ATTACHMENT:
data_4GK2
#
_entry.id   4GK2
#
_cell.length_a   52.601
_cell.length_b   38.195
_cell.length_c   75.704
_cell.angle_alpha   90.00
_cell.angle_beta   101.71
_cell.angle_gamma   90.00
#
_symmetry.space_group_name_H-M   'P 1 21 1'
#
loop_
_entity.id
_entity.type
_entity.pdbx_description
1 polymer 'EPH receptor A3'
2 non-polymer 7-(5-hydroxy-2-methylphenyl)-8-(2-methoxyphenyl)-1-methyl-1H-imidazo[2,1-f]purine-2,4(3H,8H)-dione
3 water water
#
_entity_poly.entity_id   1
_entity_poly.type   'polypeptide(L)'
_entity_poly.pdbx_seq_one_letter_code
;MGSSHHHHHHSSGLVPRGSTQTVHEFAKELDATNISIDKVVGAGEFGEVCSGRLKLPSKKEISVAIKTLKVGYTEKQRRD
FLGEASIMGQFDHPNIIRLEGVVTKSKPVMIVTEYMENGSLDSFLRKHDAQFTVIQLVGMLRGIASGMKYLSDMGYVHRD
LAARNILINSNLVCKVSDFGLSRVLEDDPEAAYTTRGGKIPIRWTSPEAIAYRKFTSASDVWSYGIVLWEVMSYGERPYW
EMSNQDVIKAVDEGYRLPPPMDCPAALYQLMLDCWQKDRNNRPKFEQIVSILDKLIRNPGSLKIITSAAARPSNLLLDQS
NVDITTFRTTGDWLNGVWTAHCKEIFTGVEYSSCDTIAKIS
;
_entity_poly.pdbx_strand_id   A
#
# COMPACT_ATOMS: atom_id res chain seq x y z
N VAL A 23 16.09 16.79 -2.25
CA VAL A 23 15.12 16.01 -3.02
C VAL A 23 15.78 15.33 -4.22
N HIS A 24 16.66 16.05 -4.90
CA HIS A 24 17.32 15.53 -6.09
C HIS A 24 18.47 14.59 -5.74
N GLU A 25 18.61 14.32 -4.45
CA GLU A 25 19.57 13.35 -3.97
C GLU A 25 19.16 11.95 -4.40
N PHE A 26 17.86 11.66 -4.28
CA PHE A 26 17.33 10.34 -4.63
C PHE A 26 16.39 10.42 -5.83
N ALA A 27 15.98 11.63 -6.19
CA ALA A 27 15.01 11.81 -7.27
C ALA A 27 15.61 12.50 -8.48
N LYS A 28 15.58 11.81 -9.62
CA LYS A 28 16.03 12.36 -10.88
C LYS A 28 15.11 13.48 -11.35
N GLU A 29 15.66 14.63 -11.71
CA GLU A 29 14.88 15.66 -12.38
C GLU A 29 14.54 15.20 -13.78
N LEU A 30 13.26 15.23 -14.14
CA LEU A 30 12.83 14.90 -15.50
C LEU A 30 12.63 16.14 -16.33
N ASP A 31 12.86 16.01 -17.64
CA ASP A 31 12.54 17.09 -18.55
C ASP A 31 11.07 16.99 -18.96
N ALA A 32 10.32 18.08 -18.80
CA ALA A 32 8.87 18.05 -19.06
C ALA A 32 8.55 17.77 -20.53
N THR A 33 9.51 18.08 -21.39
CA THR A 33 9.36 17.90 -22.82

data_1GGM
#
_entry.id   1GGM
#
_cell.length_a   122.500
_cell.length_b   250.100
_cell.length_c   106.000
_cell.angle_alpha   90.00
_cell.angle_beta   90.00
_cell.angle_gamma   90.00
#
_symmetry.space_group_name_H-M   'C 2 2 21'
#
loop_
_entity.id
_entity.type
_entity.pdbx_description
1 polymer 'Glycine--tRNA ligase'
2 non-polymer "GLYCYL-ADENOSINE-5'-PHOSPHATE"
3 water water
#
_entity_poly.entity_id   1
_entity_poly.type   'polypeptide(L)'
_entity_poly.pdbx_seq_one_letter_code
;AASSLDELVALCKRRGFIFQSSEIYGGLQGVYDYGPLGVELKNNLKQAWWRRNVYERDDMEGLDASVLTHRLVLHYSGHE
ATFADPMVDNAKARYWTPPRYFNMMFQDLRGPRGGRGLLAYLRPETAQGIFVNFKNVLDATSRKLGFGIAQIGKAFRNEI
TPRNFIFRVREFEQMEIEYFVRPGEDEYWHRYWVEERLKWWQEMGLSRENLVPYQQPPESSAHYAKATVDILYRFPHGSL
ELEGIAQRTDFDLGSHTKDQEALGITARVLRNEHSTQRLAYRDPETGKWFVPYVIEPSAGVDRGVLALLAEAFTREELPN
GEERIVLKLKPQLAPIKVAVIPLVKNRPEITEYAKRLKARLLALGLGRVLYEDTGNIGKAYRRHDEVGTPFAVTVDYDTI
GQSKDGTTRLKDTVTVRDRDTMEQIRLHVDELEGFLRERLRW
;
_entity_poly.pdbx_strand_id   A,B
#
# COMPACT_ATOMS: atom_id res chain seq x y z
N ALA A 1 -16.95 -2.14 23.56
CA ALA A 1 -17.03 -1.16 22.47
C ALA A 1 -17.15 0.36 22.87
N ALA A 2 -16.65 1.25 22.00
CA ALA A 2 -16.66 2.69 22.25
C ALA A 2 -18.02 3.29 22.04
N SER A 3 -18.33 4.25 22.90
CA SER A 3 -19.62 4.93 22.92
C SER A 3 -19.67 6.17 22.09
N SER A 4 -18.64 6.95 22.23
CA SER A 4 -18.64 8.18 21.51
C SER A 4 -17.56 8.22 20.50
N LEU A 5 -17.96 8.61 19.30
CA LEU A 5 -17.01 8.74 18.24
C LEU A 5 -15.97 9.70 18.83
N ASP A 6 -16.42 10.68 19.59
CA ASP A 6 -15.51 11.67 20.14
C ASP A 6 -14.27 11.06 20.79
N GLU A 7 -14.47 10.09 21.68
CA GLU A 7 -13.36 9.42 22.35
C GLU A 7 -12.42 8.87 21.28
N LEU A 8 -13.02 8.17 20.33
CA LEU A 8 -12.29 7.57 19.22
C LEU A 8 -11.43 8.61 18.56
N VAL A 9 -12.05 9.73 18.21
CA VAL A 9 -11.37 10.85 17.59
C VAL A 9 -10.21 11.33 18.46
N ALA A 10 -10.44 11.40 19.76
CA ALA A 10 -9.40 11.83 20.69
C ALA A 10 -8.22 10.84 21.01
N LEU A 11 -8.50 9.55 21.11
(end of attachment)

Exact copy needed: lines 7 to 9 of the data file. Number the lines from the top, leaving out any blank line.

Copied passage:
_cell.length_c   75.704
_cell.angle_alpha   90.00
_cell.angle_beta   101.71